|The Painted Oryx|
Anyone done this?
I really love parts 1 and 2 and 6 of the AP but once the scroll of Kakishon gets involved, it loses some of its lustre. I guess I really like the desert/Arabian theme of the first couple books and I like the idea of Jhavul trying to awaken Xotani and all that, however I don't like that the PCs have to leave Golarion to find/deal with him. Just wondering if anyone's found a way to run this AP without parts 4 and 5 as written?
|DM Dan E|
Keep the scroll but don't have the players go anywhere. The group could fight the efreet's forces as they attack Katapesh. Maybe they need to go find one of the missing Templers to find some macguffin or information. Perhaps the evil ones interfere with their plans and they clash before meeting finally in chapter 6.
Remember, just because you dont like it doesnt mean your players wont, or are you writing this from a players stand point and are looking for ammunition to fire at your DM so he wont do #4&5?
If it is the first, truely ask your players what they want. Remember, its not all about the DM. If the players are expecting a visit to the plane of fire, or possibly owning an artifact from the once extensive library of Nex, and you leave it out, they are having the rug pulled out from under them.
In the end, who wouldnt want to control their own pocket plane of existance?
And if it is the second, let your thoughts be known to the DM about how you dont like planar travel and how you think it takes away from the arabian theme. Personally, I think the two AP's are very much arabian themed, so what you think and I think about arabian nights differ greatly. But it is the DM that will have to do all the work and restructure everything to fit extracting #4 and 5 from the equation. And I figure he will ask you why you are reading the AP to begin with.
But can it be done...? sure.
|Gordon the Whale|
I believe it goes without saying that this thread contains spoilers.
First, I wouldn't cut both 4 and 5. Those are where the campaign really starts to be about genies, and it seems to me that that is more fun, and more what the campaign is really about, than gnolls. Cutting 5 makes sense, because it is rough on the players to get stuck on two planes in a row. Cutting 3 is also seamless, and avoids the most delicate and railroad-ish part of the plot. However, that doesn't answer your question; you want advice about cutting 4 and 5.
Plot-wise, it works fine; either the PCs or an NPC (Rayhan, Father Jackal, Captain of the Sunset Ship, Zayifid, etc.) open the Scroll of Kakishon at the end of The Jackal's Price, releasing Jhavhul. The PCs do not get sucked inside; perhaps the scroll is simply destroyed. Releasing an evil genie from a magical artifact is about as Arabian Nights as it gets. Then, the players have to stop him before he raises Xotani. The problem you run into is needing to fill up the 5 levels of play you are skipping. Dan E had some good ideas, but they depend on you essentially writing new adventures to fill in for the material you're skipping. If you like that idea, I encourage it.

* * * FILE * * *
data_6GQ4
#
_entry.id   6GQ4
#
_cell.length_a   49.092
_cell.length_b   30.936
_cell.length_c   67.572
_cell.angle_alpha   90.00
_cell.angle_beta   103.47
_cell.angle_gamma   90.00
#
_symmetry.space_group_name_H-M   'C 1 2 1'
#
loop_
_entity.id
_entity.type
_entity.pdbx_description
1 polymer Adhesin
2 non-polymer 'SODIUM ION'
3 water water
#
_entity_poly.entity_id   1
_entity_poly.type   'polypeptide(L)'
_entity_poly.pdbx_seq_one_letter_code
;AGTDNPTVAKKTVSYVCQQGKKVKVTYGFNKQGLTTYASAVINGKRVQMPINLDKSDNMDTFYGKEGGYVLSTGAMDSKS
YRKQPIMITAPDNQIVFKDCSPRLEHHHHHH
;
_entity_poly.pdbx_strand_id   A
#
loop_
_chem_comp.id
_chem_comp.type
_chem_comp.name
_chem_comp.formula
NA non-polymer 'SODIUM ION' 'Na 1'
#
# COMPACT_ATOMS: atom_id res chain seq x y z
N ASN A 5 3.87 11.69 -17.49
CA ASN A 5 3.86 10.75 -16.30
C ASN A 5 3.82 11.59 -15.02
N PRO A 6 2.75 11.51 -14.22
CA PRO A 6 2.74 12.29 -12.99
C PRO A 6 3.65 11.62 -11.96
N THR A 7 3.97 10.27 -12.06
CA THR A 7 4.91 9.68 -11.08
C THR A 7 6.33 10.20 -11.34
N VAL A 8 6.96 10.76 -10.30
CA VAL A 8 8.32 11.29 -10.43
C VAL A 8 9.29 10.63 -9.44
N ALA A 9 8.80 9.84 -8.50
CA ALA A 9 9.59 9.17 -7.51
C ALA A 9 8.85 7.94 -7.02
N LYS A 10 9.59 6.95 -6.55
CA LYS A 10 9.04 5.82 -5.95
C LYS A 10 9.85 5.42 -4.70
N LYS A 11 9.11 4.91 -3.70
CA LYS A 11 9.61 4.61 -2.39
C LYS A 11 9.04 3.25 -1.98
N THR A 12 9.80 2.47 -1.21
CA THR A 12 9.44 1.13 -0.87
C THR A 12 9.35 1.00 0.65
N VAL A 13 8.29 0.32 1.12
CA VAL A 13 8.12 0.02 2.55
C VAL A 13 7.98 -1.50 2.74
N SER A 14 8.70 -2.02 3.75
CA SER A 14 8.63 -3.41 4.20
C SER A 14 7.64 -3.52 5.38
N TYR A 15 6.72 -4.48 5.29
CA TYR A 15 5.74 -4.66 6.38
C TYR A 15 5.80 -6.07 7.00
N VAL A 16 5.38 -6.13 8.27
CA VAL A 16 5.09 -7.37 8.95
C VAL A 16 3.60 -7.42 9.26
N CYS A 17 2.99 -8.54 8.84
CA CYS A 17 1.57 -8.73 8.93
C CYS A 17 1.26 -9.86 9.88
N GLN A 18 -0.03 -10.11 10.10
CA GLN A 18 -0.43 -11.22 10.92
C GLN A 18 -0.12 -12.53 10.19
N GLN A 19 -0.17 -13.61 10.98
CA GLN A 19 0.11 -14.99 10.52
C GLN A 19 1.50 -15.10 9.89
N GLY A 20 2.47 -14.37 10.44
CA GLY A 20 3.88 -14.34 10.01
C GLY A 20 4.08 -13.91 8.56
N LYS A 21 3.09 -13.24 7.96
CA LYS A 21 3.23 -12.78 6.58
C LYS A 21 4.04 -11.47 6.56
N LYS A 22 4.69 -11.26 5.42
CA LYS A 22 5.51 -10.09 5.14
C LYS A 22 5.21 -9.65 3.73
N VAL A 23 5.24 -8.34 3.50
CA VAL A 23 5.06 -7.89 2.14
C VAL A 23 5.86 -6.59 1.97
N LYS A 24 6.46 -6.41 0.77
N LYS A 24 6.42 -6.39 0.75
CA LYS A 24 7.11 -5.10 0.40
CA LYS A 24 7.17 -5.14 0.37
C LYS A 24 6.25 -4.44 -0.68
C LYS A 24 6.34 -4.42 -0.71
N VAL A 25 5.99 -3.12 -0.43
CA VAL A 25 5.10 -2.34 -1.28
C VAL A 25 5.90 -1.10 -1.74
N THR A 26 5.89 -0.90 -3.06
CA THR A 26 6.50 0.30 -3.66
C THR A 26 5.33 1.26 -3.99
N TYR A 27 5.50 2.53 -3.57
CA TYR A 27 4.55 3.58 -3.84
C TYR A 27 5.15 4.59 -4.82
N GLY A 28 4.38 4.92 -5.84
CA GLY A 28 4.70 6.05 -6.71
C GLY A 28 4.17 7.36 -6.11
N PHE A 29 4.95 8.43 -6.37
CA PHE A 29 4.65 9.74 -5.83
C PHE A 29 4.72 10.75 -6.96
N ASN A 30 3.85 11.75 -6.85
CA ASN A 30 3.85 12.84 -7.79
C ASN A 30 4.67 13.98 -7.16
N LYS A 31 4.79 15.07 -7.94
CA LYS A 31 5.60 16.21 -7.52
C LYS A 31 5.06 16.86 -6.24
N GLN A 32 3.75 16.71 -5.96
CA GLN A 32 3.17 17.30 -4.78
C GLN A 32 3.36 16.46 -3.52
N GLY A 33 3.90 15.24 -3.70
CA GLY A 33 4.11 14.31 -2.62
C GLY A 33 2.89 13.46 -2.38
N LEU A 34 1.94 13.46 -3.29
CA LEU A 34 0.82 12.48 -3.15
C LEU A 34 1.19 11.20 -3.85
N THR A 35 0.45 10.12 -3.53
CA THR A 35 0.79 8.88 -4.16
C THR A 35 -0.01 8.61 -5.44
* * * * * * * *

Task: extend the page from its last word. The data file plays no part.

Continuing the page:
Alternatively, you could fill in XP by using the set-pieces, including the excellent player-contributed set-pieces (The Fortress of Ghouls by Nick Herold and The Pale Cascade by John Mangrum), and a healthy dose of "random" travelling encounters. Incorporating the Kingmaker kingdom-building rules at the end of Howl of the Carrion King, as some people have done, would provide a stepping-off point for more mini-adventures. There are also lots of adventure hooks in Dark Markets: a Guide to Katapesh that you could incorporate into The Jackal's Price.
Put together, that would add a few levels worth of XP, primarily between Howl of the Carrion King and House of the Beast. You would need to increase the level of encounters after that by adding more class levels, templates, or increasing the number of creatures in each fight. That could get you to the point that the party would be able to fight Jhavul's rearguard on the way back to Kelmarane after The Jackal's Price, and be levelled up enough to start The Final Wish.
I was a player in a group that just finished Legacy of Fire last week. I'll admit, the Scroll and the City of Brass were not my favorite parts. They were basically dungeon crawls and that took away from the Arabian theme some. After going from island to island and figuring out what the dang genie races were doing to each other and wanting very much to get out so we could go protect Kelmarane, there was a collective sigh at the table when we jumped right into another plane...the City of Brass.
Because of some GM magic, being in books 4 and 5 did have some role playing advantages and brought the party closer together, which made book 6 easier.
But I would agree with CuttinCurt and see what the player base/GM think. No where does it say that you have to follow the AP word for word and you can pick and choose to an extent to make it more fun for the group.